37 first year SCI-Arc students have just finished a mesmerizing new installation in the school's parking lot called Sway. The project is made of 228 thin bundled steel rods, bolted into the ground and joined via flexible (and wild) wire units above. The vast and tightly-packed array of bendy rods are responsive to subtle changes in wind force (and not-so-subtle pushing by visitors), enabling the structure to move around like trees in a forest, or a collection of organisms. At night they catch the light in changing and surprising ways. The 1A Studi0—which produces a large installation every year— was led by professors Nathan Bishop, Eric Kahn and Jenny Wu. Bishop accurately called the piece an "encompassing environment." Which is what makes it so great: the chance to walk right into the art and interact with it.
Posts tagged with "Installations":
Artist Nils Völker has created a breathing wall comprised of trash bags and cooling fans. One Hundred and Eight selectively inflates a grid of, you guessed it, 108 bags to create a strikingly simple yet poetic result. The softness of the trash bags rising and falling is really something to see. The installation can also interact with the viewer, sensing a person's presence before the wall. From the artist:
Interactive version: More footage of the installation:
Although each plastic bag is mounted stationary the sequences of inflation and deflation create the impression of lively and moving creatures which waft slowly around like a shoal. But as soon a viewer comes close it instantly reacts by drawing back and tentatively following the movements of the observer. As long as he remains in a certain area in front of the installation it dynamically reacts to the viewers motion. As soon it does no longer detect someone close it reorganizes itself after a while and gently restarts wobbling around.Can you imagine this idea translated to the scale of architecture? Cloud-like hallways - or even full facades - might actively follow passers by with a gently inflating and deflating rhythm. [ Via Today and Tomorrow. ]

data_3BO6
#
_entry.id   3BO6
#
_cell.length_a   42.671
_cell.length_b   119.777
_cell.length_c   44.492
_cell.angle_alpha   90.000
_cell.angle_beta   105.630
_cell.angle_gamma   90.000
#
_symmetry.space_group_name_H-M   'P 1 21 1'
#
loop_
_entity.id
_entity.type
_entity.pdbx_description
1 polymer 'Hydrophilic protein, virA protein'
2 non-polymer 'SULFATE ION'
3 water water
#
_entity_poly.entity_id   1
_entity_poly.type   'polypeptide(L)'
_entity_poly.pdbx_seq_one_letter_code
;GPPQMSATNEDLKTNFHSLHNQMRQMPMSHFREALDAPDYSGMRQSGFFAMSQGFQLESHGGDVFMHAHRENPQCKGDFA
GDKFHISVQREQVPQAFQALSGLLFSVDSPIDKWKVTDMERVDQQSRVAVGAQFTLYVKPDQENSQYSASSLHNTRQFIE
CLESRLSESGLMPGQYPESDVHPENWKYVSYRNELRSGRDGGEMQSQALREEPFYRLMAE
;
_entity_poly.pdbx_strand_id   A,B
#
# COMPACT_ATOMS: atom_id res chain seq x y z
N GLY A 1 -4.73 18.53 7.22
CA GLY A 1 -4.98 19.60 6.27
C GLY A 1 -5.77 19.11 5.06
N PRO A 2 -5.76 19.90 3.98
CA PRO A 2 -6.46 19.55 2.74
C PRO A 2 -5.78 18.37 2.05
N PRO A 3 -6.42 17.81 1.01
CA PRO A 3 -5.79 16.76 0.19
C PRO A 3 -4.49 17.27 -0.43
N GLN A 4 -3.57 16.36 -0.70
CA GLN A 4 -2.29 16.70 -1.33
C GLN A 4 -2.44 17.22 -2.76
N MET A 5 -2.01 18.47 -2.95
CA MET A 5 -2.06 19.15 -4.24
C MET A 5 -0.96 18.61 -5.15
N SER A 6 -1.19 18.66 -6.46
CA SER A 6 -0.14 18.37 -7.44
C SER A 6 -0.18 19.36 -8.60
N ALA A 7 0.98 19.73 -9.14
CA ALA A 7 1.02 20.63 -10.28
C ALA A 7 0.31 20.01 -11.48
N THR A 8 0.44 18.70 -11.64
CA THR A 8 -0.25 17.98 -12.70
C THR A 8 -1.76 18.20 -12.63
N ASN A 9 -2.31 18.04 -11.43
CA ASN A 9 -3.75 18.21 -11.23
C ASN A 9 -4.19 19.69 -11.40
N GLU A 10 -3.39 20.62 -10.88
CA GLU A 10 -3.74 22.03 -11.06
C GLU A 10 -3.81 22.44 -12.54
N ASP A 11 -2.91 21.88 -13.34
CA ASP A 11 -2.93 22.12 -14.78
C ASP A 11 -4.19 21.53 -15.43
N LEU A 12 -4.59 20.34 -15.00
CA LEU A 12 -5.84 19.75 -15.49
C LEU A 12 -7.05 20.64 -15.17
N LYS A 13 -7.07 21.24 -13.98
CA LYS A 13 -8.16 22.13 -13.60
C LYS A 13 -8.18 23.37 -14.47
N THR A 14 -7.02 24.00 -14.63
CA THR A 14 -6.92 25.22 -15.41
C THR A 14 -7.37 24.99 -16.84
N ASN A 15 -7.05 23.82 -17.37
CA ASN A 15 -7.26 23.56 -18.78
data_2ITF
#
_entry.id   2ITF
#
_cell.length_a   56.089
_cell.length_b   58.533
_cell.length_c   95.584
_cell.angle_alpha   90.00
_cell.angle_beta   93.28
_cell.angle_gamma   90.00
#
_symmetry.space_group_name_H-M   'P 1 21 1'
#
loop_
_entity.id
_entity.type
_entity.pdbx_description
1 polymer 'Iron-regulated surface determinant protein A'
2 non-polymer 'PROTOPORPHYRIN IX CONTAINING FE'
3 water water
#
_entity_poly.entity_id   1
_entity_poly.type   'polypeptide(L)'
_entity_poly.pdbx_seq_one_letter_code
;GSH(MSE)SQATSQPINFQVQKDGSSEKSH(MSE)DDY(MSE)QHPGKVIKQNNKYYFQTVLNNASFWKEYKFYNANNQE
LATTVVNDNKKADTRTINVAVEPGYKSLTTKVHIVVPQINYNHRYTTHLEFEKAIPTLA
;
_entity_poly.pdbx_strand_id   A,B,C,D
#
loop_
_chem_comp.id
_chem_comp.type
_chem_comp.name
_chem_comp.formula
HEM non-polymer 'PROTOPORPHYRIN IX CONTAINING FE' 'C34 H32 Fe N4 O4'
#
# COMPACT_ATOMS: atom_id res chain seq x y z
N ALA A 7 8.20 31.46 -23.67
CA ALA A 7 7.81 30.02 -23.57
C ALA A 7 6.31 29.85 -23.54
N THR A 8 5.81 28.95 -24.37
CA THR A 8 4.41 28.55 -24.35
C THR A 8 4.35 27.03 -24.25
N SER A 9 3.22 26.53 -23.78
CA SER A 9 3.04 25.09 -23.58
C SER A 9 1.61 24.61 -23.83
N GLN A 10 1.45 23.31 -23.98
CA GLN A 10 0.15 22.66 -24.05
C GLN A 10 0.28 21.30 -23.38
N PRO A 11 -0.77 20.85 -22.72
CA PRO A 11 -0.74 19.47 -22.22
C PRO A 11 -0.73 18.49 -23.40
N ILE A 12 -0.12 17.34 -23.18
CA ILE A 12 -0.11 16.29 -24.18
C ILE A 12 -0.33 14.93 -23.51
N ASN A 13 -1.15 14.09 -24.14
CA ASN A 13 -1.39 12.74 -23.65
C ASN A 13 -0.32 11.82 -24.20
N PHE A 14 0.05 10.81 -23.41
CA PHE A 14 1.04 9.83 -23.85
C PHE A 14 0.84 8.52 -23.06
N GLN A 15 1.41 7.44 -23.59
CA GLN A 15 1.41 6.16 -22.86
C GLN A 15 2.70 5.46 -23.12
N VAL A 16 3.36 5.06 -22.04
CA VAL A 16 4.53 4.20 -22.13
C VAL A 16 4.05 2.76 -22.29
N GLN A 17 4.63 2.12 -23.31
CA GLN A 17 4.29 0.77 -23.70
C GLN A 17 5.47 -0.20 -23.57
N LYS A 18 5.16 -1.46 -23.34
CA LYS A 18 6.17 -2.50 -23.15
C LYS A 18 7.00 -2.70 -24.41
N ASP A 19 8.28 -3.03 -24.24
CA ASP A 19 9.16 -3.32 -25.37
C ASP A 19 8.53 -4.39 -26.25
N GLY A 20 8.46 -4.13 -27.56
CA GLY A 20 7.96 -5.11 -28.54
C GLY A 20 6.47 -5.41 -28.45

Interactive version: More footage of the installation:
An array of glowing orbs has descended on Philadelphia's Schuylkill River to interact with curious passers-by. Light Drift, a temporary installation by Meejin Yoon and Eric Höweler of MY Studio, will pulse blue and green on land and just off shore through Sunday, October 17. Each glowing orb has been outfitted with LED lights and electronic devices that allow communication across the glowing system and engagement with onlookers. Sensors on land detect a person's presence, changing the color of orbs floating in the river. From the City of Philadelphia's Mural Arts Program:
"As viewers engage and occupy the orbs along the park, the grid of lights in the water becomes an index of the activities on land. Multiple viewers can create intersections of linear patterns, encouraging viewers to “play” with each other. These orbs bring the community together by providing gathering spaces for watching the river turn into a flickering constellation, creating new connections on the river’s edge. "Light Drift creates an atmosphere, a field of lights that transform in color and intensity based on the public interaction with it. The resting state of the field is a constant state of green. When a visitor approaches a land orb, the orb will start an “enticement mode” by pulsing between blue and green. If a visitor sits on the orb, the pulsing will transition to a blue state. The water orbs that align with the land orb will change colors at the same time, creating a linear extension of blue lights in the water. Because the orbs are arranged on a diagonal grid, the lines of lit orbs will form a series of intersecting lines in the field. The intersection of lines of lit orbs in the water will encourage different people interacting with the orbs to also interact with each other."An opening reception takes place tonight at 6:30 on the Schuylkill Riverbank between Market and Chestnut Streets. When the temporary installation wraps up Sunday, it could move to Boston's Charles River. Ultimately the non-toxic PETG (Polyethylene Terephthalate Glycol) shells will be recycled. Look for more information about the Light Drift installation in next week's The Architect's Newspaper.